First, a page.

Delicate Rice (Norwegian Rice Pudding)

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Welcome to March’s Guest Recipe! This is a recipe to fight over, or so says my co-worker pal, JoAnne. Slow cooked rice pudding with a meringue topping was completely attacked when brought to the dinner table.  People would fight over it, they would hide it for later, some would even deny that it was made in the first place, so as to eat it in secret all to themselves, and under no circumstances were there any leftovers of this dessert….ever.

“Nordis Evjen left South Dakota and came to Oregon in 1942. She was hired to work in a factory and became one of the women referred to as Rosie The Riveter. She was successful at her job and was promotImage 13ed to Supervisor. She met her soon to be husband, Dale, here in Oregon while he was in the Navy. They moved to Nebraska and then back to Oregon for good.  The family grew and at this time there are total of 30 of us…..all fighting for rice pudding.  Unfortunately, both Dale and Nordis have passed.

This recipe is a family favorite.  Nordis received the recipe from her Aunt Irene when Irene immigrated from Norway to the states.  We aren’t sure the recipe is Norwegian, but we like to say it came from the old country. It was a favorite at all church fundraisers and sold quite well.”  -JoAnne VanHorn

This recipe is not for the impatient cook.  It takes some quality time sitting next to the stove, making sure the rice doesn’t stick to the bottom of the pan, but it is totally worth it.  Let’s get started!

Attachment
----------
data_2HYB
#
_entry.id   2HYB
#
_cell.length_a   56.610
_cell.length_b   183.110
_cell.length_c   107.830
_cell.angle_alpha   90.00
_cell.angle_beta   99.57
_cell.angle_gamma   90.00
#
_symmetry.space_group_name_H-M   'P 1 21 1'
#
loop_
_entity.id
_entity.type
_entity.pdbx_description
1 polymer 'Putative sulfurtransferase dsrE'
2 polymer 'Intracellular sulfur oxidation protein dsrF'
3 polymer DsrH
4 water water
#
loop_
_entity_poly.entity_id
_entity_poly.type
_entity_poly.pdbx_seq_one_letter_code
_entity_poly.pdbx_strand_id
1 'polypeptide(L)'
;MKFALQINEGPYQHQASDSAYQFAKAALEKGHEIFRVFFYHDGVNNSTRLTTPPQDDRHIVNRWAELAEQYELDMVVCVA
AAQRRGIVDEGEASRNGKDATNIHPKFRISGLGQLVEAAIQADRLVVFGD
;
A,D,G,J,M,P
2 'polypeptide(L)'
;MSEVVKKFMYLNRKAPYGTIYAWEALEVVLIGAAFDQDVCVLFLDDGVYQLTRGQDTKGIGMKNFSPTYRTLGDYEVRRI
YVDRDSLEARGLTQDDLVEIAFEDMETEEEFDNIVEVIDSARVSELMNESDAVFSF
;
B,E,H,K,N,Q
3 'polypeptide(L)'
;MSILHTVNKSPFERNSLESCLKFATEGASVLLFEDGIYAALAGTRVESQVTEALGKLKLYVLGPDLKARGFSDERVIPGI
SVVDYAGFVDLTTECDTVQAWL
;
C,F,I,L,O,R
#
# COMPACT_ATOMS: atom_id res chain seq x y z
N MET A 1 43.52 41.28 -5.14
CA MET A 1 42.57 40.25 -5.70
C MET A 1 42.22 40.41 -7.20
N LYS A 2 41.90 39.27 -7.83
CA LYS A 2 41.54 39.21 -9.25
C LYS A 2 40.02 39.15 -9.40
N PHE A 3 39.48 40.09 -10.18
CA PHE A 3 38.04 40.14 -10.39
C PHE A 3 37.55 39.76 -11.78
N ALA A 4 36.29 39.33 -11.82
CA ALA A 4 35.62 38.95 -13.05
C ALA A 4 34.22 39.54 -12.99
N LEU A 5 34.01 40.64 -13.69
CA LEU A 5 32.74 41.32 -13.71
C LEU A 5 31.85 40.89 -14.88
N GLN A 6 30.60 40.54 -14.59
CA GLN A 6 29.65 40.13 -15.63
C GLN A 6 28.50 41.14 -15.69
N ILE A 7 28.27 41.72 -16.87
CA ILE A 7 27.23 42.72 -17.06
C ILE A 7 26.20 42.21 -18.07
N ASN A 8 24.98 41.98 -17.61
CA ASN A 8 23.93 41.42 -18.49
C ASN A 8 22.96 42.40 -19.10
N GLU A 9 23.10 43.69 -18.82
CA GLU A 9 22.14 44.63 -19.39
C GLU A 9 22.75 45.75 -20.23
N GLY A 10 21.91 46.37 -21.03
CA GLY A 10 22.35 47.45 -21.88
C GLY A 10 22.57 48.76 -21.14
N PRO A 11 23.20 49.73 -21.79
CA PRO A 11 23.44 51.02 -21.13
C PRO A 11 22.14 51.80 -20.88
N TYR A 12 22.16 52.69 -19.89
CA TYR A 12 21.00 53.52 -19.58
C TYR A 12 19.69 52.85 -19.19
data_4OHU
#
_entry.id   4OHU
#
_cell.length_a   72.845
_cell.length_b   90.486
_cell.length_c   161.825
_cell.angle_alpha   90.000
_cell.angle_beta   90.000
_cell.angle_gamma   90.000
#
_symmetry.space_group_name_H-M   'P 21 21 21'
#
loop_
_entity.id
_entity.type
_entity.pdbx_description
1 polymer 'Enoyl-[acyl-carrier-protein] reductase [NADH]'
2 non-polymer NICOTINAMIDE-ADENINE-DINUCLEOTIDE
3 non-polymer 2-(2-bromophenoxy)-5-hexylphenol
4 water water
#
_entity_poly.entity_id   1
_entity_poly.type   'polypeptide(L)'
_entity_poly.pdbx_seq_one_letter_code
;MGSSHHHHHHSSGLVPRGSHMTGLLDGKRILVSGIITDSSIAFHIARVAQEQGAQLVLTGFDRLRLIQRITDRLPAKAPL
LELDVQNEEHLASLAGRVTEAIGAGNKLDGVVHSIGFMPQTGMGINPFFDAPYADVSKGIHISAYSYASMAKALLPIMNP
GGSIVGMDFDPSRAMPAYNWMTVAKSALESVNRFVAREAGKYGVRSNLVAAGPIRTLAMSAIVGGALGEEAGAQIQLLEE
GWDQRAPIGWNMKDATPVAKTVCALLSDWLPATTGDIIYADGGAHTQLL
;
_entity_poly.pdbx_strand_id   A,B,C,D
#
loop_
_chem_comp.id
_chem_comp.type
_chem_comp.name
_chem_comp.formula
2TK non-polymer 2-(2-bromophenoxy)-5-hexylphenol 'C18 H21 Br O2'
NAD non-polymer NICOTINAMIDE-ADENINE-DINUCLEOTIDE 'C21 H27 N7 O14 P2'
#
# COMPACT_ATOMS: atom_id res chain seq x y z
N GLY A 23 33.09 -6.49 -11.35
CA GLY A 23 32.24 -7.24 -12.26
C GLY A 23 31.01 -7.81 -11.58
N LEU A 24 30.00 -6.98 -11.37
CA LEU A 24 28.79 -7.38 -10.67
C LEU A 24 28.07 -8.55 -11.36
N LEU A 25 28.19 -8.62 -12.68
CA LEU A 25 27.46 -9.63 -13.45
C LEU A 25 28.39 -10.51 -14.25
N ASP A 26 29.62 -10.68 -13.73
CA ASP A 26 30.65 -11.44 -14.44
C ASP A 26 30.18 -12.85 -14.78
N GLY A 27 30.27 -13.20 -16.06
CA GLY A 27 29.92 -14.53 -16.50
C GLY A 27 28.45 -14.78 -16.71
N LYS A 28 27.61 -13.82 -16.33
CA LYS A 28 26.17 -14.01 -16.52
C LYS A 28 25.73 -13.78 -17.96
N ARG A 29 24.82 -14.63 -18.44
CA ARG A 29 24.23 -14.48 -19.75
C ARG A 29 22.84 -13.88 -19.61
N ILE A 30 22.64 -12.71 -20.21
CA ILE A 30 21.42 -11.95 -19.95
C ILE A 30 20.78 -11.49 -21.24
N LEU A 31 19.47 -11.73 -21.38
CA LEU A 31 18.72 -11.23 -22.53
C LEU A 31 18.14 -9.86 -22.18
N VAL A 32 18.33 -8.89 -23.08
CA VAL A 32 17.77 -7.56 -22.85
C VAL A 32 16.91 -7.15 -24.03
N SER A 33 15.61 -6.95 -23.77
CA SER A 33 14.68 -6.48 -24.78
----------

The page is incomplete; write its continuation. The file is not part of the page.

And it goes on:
Image 10Pour one quart of whole milk into a double-boiler.  I made sure to have plenty of water in the bottom, so it didn’t dry up while cooking for an hour and 45 minutes.  Once I got the milk about ready to boil, I poured in 1/2 cup of white rice and mixed. I turned down the burner to a halfway point between low and medium and let it start the slow and steady cook off.

And then I did laundry.

And I stirred it.

And I did more laundry.

And stirred it some more.

Then my laundry was all done and the rice was just about ready for the eggs.  I know the recipe said that it takes about an hour and a half, but my rice took an hour and 45 minutes.  I think it honestly depends on the temperature of your stove top.  I feel that mine could have been a smidge higher.

I separated 3 eggs, puttingImage 9 the yolks in one bowl and the egg whites in another.  (Eggs separate easier when they are cold.) Once I got them in their separate bowls, I made sure to keep the egg whites out on the counter, because room temperature egg whites are ideal for making meringue.

I whipped up the egg yolks with 1/2 cup of white sugar and went back to tending the rice.  At this point, it dawned on me the significance of what JoAnne had told me the day before.  She commented that her family would argue that it was ‘too runny’ or ‘too thick’ and not like what Nordis used to make.  This is one of those ‘eyeball’ moments.  You know….when the cook would just say, “I don’t know….I would just eyeball it and know that it was ready.”  Thanks a lot Grandmas, Moms and Aunties out there….we currently don’t have a chart that displays ‘eyeball’.